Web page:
Mos Def plays the irritating convict and his grating voice bugged the crap out of me. He sounded very nasal and whiney but, in contrast, this added a strange upbeat quality to a film that could've gotten too dark.

I also like the fact that Willis isn't trying to play the "young stud" anymore on film. He's getting older and I'm happy to see him in roles befitting his age.

The alternate endings on the DVD are worth watching, too. Personally, I would've gone with an alternate ending rather than the one seen in theaters. But maybe that's just me...
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7 of 7 people found the following review helpful By Joshua Miller VINE VOICE on July 3, 2006
Format: DVD
"16 Blocks" is directed by Richard Donner, who helmed the "Lethal Weapon" movies (I know he did the first one for sure) and has, essentially, a story you've seen before. People on the run from something and have to be somewhere by a certain time, everything holds them up and they eventually pull through. While "16 Blocks" runs slightly different then that, it's basically what I said. Turns out though it's one of the most entertaining, funny, and smart action films I've seen this year thus far. In another role as a down-and-out cop, Bruce Willis is spectacular. He catches the tiredness perfectly. Willis plays Jack Mosley, a drunken detective who mopes around and seems like he's ready to retire. As he's leaving the station, his lieutenant tells him he has to pick up a petty criminal and drive him 16 blocks to court, the guy who was supposed to drive him apparently got held up. The guy is Eddie Bunker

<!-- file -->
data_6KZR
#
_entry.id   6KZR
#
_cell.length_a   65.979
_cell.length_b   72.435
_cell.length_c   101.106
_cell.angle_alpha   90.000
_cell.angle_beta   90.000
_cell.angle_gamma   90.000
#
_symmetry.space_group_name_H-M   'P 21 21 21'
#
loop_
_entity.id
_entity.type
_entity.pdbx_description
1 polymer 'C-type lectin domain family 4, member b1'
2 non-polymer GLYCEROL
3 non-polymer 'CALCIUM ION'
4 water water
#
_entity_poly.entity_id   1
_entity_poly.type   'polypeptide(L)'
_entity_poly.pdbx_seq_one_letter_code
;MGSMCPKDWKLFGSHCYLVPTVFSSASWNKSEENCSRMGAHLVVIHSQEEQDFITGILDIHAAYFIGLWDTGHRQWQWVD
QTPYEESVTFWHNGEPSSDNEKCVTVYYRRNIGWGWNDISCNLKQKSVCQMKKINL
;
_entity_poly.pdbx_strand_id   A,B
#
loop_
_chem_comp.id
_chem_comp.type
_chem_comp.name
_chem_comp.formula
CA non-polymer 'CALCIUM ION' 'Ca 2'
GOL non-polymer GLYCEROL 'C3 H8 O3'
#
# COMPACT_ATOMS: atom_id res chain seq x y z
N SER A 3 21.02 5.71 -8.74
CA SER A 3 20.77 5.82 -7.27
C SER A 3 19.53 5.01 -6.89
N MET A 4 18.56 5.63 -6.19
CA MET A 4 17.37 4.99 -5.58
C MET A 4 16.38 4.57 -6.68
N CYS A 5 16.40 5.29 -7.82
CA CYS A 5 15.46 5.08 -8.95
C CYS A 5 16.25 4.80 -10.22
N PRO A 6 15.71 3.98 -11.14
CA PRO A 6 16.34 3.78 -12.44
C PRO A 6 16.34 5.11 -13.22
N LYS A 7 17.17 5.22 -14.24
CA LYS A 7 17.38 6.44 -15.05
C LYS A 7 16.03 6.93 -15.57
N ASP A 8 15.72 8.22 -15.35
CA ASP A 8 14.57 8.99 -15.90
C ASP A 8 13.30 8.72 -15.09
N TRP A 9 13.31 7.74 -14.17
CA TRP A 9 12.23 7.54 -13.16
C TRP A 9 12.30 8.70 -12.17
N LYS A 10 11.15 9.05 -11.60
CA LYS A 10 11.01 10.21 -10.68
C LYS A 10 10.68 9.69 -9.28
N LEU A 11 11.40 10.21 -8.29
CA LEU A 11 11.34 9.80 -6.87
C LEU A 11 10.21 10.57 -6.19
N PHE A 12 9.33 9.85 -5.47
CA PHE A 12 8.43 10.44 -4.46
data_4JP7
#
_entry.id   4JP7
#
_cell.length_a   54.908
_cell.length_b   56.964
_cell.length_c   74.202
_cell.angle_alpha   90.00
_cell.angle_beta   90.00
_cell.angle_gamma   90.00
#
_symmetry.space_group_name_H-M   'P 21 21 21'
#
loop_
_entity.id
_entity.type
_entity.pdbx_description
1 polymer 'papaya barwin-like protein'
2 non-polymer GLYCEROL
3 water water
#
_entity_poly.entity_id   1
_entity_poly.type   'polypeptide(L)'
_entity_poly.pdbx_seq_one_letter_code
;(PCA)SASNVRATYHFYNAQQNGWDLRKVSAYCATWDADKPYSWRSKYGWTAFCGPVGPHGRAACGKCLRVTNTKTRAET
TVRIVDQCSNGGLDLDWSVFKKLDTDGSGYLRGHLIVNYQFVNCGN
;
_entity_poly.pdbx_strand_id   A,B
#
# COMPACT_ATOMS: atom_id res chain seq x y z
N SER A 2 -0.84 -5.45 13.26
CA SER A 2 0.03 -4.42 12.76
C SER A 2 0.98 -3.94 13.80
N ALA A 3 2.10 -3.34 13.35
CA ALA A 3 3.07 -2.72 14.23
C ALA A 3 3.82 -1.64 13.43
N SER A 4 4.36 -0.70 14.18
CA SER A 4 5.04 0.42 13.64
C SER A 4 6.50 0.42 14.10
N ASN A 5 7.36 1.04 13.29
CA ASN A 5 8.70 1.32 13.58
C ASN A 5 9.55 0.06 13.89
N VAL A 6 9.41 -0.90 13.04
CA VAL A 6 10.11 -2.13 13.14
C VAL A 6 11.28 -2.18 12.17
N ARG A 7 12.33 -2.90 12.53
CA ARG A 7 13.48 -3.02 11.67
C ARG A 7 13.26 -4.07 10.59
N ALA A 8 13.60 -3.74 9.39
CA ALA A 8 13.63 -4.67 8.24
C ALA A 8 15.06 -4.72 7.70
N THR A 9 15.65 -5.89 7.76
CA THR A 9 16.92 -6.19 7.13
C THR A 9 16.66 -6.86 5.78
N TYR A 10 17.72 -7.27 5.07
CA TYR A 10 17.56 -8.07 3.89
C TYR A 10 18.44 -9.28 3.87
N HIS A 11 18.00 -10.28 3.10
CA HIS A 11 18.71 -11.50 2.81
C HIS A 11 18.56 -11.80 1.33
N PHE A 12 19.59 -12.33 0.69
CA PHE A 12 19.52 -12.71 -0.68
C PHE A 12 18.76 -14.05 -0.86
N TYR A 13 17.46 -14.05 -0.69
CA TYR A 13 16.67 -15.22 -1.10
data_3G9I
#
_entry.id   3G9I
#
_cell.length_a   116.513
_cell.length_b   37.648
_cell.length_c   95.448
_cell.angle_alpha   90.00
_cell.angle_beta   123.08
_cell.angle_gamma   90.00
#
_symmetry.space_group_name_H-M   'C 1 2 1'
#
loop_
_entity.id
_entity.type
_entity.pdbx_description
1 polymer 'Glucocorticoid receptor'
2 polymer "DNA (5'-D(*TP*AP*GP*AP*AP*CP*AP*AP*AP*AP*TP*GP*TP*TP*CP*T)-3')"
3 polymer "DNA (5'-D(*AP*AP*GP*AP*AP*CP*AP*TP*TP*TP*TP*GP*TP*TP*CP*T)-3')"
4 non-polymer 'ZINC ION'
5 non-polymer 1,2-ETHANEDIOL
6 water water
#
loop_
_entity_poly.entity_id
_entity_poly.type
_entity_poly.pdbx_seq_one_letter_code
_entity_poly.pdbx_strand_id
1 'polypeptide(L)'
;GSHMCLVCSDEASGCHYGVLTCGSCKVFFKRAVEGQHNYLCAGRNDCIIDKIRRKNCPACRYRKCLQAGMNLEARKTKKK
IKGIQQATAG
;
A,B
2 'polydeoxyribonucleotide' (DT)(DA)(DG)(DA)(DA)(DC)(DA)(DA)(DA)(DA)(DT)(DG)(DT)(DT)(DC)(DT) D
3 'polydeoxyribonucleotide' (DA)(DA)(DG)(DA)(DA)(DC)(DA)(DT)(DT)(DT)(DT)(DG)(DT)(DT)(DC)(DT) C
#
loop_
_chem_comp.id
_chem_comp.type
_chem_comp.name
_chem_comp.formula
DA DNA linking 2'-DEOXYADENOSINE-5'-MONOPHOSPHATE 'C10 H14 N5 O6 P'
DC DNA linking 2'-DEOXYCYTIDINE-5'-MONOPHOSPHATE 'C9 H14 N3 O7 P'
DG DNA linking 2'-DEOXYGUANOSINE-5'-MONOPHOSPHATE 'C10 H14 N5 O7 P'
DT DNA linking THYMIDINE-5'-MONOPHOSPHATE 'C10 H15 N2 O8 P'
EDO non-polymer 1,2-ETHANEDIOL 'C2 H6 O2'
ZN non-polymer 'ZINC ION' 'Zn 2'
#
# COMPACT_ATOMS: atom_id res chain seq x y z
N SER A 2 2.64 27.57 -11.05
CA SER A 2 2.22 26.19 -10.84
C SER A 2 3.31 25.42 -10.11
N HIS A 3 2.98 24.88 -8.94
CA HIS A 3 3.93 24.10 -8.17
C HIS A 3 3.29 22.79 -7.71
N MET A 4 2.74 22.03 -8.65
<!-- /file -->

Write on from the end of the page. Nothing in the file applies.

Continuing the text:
(Mos Def, 'The Hitchhiker's Guide to the Galaxy"), who is testifying against a bunch of crooked cops. After two hitmen fail to kill Eddie and Jack finds out that the cops are involved, they begin to run. Heading the chase after them is Detective Frank Nugent (the always spectacular David Morse, 'The Green Mile'), an ex-partner of Jack's. As I said, the movie is very entertaining. There's a scene in the film that takes place in a bus that's reminiscent of "Dog Day Afternoon" and at this same scene, the movie momentarily loses it's footing; but quickly regains it. Looking beyond the story, the performances are great too. Mos Def puts on a Mike Tyson voice for some reason, but manages to deliver a charming performance; Willis is playing a character he played in "Sin City" but he's still great; and David Morse is always great. As for the (actual) ending...It's smart, surprising, and redeeming. The alternate ending is good, but it was a good choice that they didn't put it in the movie.

GRADE: A